Friends remember killer and victim at funerals

August 29, 1993|By Kris Antonelli | Kris Antonelli,Staff Writer

Friends remembered the good things about Thomas J. Cummings yesterday. They told stories about the toddler who would stand up in his crib and call to his mother, "I'm up." They remembered the day, as a young enlisted man in the Navy, he came home sporting an eagle tattoo -- much to his mother's chagrin.

But nobody could explain why Mr. Cummings, 24, would kill another young man over a cheap ballpoint pen, then drive to Norfolk, Va., and turn the gun on himself.

"There isn't a psychology book written that can explain why this happened," the Rev. Patrick McGarrity said after the 9 a.m. Mass at St. Mary's Roman Catholic Church in Annapolis for the man who killed himself Wednesday morning after gunning down a 21-year-old college student in a Severna Park doughnut shop.

As about 150 mourners were leaving Mr. Cummings' funeral, the man he killed was being eulogized a few miles up the Severn River in Anne Arundel County.

Sobs and occasional soft laughter filled the sanctuary of Woods Memorial Presbyterian Church in Severna Park as Charles H. Willis was remembered as a small boy wanting to help build a house, as a teen-ager who often didn't heed his friends' advice and as a young adult who wanted to learn about everything from rock climbing to harpooning whales.

Mr. Willis "loved to travel," said longtime family friend Rick Sargent, adding, "The trip that [Mr. Wilgent, adding, "The trip that [Mr. Willis] has made, the reservations were made a long time ago."

The two strangers' lives converged inside a Dunkin Donuts shop in the 600 block of Ritchie Highway about 3:15 a.m. Wednesday. Mr. Willis had gone to the shop with two friends. Mr. Cummings was there alone.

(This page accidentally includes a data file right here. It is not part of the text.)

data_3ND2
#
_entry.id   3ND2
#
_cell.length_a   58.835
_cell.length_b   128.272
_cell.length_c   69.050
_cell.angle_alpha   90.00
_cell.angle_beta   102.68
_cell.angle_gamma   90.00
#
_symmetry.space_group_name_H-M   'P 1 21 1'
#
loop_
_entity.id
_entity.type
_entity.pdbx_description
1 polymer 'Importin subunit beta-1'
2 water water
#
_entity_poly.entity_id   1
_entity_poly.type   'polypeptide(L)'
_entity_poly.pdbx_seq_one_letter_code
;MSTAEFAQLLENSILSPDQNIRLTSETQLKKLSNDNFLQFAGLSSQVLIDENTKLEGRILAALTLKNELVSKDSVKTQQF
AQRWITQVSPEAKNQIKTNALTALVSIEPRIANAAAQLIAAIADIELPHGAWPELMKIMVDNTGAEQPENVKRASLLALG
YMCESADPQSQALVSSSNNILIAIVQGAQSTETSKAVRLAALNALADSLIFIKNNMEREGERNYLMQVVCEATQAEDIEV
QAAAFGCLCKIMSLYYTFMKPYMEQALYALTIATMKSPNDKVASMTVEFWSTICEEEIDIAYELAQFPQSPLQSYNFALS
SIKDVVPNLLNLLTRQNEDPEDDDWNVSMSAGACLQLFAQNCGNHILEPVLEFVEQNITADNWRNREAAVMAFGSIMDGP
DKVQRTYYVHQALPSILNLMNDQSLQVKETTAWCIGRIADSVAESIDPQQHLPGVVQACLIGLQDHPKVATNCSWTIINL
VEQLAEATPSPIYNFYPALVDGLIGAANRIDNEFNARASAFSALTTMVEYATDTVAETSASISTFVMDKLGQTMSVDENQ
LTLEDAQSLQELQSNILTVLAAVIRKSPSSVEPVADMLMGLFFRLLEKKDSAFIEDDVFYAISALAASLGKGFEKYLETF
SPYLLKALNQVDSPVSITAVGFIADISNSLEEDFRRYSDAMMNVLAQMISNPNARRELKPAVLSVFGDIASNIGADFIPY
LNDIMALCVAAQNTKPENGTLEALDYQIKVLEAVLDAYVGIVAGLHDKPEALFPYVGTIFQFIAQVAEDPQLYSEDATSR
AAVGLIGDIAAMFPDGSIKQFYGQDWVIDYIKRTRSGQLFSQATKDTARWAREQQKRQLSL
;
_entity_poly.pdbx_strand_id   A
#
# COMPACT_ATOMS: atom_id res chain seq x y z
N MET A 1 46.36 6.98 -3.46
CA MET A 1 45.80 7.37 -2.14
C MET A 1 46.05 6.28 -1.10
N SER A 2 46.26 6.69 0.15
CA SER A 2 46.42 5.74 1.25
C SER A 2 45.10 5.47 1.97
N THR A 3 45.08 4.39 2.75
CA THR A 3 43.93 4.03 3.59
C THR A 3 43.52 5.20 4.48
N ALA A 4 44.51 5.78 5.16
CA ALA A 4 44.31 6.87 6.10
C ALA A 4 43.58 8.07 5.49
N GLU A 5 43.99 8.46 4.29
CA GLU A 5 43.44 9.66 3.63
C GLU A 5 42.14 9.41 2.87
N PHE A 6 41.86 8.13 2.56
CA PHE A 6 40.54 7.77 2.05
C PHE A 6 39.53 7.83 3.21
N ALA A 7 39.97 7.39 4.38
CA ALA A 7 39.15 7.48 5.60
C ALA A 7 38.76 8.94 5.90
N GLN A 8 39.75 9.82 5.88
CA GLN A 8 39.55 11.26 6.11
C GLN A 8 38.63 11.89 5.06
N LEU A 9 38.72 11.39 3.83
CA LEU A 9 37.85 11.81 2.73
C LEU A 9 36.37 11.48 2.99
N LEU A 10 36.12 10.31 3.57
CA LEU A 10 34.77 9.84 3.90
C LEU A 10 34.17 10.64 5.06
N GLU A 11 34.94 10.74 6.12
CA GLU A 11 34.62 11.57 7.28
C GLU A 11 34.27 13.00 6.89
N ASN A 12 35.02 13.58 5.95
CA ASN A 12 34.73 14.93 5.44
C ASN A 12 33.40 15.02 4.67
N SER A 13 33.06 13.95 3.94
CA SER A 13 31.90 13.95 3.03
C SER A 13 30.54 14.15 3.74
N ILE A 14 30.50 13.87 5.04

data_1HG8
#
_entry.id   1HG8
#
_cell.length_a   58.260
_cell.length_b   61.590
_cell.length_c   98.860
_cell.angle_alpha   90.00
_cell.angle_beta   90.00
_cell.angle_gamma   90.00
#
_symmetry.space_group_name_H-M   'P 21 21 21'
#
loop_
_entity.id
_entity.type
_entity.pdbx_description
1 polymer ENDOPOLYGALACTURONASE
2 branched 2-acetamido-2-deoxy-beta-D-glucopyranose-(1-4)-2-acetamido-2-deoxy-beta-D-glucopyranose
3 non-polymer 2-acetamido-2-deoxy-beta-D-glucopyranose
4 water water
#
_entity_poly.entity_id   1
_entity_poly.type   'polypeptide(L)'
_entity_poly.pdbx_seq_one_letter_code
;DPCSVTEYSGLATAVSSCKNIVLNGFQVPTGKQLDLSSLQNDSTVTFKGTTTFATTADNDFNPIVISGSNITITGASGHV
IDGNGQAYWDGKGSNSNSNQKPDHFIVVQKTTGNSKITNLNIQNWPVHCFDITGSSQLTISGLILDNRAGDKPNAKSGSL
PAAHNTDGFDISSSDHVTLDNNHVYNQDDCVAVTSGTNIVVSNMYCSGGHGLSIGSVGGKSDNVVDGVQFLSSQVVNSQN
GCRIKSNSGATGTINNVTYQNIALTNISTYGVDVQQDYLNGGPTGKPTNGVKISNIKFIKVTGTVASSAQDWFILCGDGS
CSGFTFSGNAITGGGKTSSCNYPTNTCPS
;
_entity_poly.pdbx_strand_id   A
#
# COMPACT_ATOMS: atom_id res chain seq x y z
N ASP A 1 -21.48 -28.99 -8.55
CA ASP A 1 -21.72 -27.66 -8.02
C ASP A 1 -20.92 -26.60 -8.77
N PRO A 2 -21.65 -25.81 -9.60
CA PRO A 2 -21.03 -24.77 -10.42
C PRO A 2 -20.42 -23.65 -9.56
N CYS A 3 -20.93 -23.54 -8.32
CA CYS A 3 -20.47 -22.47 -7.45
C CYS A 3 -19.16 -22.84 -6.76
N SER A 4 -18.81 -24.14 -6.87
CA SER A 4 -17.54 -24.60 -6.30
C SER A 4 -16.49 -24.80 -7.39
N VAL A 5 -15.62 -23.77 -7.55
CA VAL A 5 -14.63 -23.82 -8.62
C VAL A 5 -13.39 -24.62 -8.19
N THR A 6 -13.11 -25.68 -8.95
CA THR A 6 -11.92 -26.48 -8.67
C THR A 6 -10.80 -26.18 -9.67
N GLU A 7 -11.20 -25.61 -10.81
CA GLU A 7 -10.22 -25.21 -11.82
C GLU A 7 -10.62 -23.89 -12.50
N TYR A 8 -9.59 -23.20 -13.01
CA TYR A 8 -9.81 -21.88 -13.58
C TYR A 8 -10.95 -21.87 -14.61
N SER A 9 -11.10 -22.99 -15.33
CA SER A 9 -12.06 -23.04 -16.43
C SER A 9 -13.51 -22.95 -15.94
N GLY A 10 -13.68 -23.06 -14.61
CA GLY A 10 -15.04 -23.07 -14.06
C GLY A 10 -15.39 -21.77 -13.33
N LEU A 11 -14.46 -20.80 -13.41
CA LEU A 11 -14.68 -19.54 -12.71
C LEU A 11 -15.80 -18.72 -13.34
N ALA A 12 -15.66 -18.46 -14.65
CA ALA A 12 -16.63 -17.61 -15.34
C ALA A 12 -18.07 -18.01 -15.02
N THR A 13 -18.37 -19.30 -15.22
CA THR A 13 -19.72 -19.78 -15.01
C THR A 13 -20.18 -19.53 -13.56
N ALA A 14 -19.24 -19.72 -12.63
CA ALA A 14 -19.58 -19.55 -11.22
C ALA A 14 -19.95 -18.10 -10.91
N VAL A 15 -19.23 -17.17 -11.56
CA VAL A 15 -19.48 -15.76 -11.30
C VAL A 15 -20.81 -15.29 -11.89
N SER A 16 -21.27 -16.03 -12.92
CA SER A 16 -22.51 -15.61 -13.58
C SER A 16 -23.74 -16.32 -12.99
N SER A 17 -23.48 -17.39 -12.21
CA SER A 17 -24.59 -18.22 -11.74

Mr. Cummings had borrowed Mr. Willis' pen at least twice. According to police, Mr. Cummings offered Mr. Willis $2 for it, but Mr. Willis said no, explaining the pen had sentimental value.

Mr. Cummings beckoned Mr. Willis to his seat. As he approached, Mr. Cummings stood up, took out a 9 mm Browning semi-automatic handgun and fired five shots. After pointing the gun at others in the shop, he fired at least five more shots into Mr. Willis before walking out of the shop in what witnesses described to police as a "cool and calm" manner.

He drove to Norfolk, calling his parents several times from public phones to tell them what he had done. Minutes after a Virginia state trooper spotted him on Interstate 64 heading toward Virginia Beach, he pulled off at an exit and shot himself in the head.

During yesterday's services, both men were described in many of the same ways: generous, kind, fun-loving.

Mr. Cummings "was an engaging young man, very generous and loving," Father McGarrity said. "He had the deepest sense of repentance and desire to punish himself more than anyone else could."

A letter written by several of Mr. Willis' friends was read at his funeral. "If you are listening, for once listen to what we have to say," it said. "We all love you and miss you very much. I hope you can see how many people care about you. I can't wait to see you again."

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